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Home > News > Report

US House passes resolution condemning Bhutto's killing

Aziz Haniffa in Washington, DC | January 17, 2008 02:12 IST

The United States House of Representatives on Wednesday passed a resolution that condemns in the strongest terms the assassination of former Pakistan Prime Minister Benazir Bhutto [Images] by a vote of 413-0.

Congressman Gary Ackerman, New York Democrat and chairman of the House Foreign Affairs Subcommittee on the Middle East and South Asia, introduced the resolution.

The resolution by Ackerman, twice former co-chair of the Congressional Caucus on India and Indian-Americans, was the first piece of legislation to be taken up and passed in 2008.

The resolution, besides condemning the killing of Bhutto and 20 others at a political rally in Rawalpindi, also reaffirmed the commitment of the United States to assist the people of Pakistan in combating terrorism, and promoting a free and democratic Pakistan.

It also supported efforts by the government of Pakistan to expeditiously bring to justice those responsible for the assassination and expressed condolences to the Bhutto family and the families of those who were killed or injured in the attack.

The resolution, also urged the people and government of Pakistan to be relentless in their pursuit of a democratically-elected government, including the holding of free and fair elections at the earliest possible opportunity.

Further, the measure expressed support for the freedom of the media, the ability of political parties to express their views without restriction, and the independence of the judiciary in Pakistan.

Ackerman said his resolution "formally expresses to the world, the outrage and dismay of the House regarding the cruel and cowardly assassination of Benazir Bhutto. It also expresses our unwavering support -- in the wake of this brutal attack -- for Pakistan to be restored to a full democracy."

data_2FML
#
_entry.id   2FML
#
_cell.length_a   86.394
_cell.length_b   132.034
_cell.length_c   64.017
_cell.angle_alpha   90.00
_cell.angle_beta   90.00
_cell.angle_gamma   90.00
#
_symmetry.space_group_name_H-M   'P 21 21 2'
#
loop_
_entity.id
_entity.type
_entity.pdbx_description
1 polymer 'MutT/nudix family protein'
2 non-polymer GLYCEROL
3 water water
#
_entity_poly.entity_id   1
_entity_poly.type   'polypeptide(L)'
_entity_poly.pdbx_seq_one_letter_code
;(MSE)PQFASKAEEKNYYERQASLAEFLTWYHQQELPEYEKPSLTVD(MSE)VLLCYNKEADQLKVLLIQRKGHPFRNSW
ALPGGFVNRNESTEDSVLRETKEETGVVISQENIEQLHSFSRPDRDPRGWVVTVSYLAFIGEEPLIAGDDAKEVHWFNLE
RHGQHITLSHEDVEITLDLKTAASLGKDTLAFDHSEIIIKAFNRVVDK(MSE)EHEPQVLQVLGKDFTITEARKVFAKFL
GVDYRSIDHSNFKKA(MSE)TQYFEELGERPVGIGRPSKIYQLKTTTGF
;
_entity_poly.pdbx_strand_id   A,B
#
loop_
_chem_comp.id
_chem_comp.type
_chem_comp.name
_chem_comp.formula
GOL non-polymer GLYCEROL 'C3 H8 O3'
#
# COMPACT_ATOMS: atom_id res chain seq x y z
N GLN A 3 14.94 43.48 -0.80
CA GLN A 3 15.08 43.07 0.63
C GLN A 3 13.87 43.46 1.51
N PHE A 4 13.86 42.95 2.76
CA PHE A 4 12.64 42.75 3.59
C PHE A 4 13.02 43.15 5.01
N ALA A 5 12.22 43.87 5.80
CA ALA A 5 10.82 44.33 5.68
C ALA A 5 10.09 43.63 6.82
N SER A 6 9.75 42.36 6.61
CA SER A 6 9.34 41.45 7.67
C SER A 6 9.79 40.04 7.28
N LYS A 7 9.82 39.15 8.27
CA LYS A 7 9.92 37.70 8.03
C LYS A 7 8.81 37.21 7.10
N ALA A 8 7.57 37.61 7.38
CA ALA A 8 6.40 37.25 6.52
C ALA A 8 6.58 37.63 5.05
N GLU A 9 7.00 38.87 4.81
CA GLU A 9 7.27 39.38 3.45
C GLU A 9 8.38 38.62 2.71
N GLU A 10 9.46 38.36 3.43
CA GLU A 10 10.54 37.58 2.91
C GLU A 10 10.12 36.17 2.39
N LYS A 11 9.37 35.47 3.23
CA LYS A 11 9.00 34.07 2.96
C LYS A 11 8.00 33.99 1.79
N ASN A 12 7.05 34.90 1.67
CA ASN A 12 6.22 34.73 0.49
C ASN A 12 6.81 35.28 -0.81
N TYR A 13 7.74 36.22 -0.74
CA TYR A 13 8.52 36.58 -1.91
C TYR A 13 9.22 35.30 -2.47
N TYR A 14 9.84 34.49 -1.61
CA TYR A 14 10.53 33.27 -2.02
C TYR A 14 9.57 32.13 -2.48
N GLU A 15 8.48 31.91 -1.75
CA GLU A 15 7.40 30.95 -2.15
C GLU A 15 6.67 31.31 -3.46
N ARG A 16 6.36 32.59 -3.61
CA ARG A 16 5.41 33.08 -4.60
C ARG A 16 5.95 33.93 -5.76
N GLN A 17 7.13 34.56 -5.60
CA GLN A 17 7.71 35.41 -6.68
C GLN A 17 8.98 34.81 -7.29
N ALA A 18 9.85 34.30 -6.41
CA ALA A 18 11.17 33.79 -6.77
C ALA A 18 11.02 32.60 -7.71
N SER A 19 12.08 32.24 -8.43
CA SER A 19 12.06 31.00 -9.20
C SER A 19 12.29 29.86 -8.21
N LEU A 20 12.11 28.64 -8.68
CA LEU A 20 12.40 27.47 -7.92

During the debate that preceded the adoption of the resolution, Ackerman told his Congressional colleagues that Bhutto had returned to Pakistan in October after several years in exile "in an attempt to bring Pakistan back to the democratic fold and inject a voice of moderation into the Pakistani parliamentary elections."

He said that that her killers cut short that effort in an attack that was one of 40 suicide bombings that killed 700 people in Pakistan during 2007.

Ackerman who recalled that Bhutto's life was marked by tragedy that played out on Pakistan's public stage (her father was hung by the former Pakistani dictator Mohamed Zia-ul Haq's regime and her brother was murdered) and that as prime minister, she was twice removed from office by the army amid allegations of corruption and would up in self-imposed exile, nonetheless argued that yet she remained popular with the people of Pakistan, especially those in her home province of Sindh, and the awful events of December 27 demonstrate, she was perceived as a threat by someone.

The lawmaker, who has been one of the most acerbic critics of Pakistan President Pervez Musharraf [Images] and has slammed the Bush Administration for continuing to pander to the Pakistani leader, whom he has often accused of playing a double-game of assuring Washington that he is allied in the global war on terror against the al Qaeda and the Taliban, yet is suspect in his commitment even as he pockets billions of dollars in US military and economic largesse, repeated these concerns during his remarks on the floor of the House.

Ackerman said, "The United States and the rest of the international community has a vital interest in supporting a free, stable and secure Pakistan so as to stem the rise of extremism in South Asia, prevent global acts of terrorism from originating in Pakistan, and support the movement toward stable political institutions, democratic values and the rule of law."

He argued that the fact that al Qaeda, the Taliban and other extremist elements are using the Federally Administered Tribal Areas to regroup, retain, and recruit for future attacks in Pakistan and Afghanistan, is a dangerous component of instability that when added to Pakistan's possession of nuclear weapons conjures up the frightening possibility of terrorists with access to weapons of mass destruction.

"All of this means that the United States and the rest of the international community needs to do all we can to promote and support Pakistan's economic, social, and political development to prevent Pakistan from becoming a failed state," he added.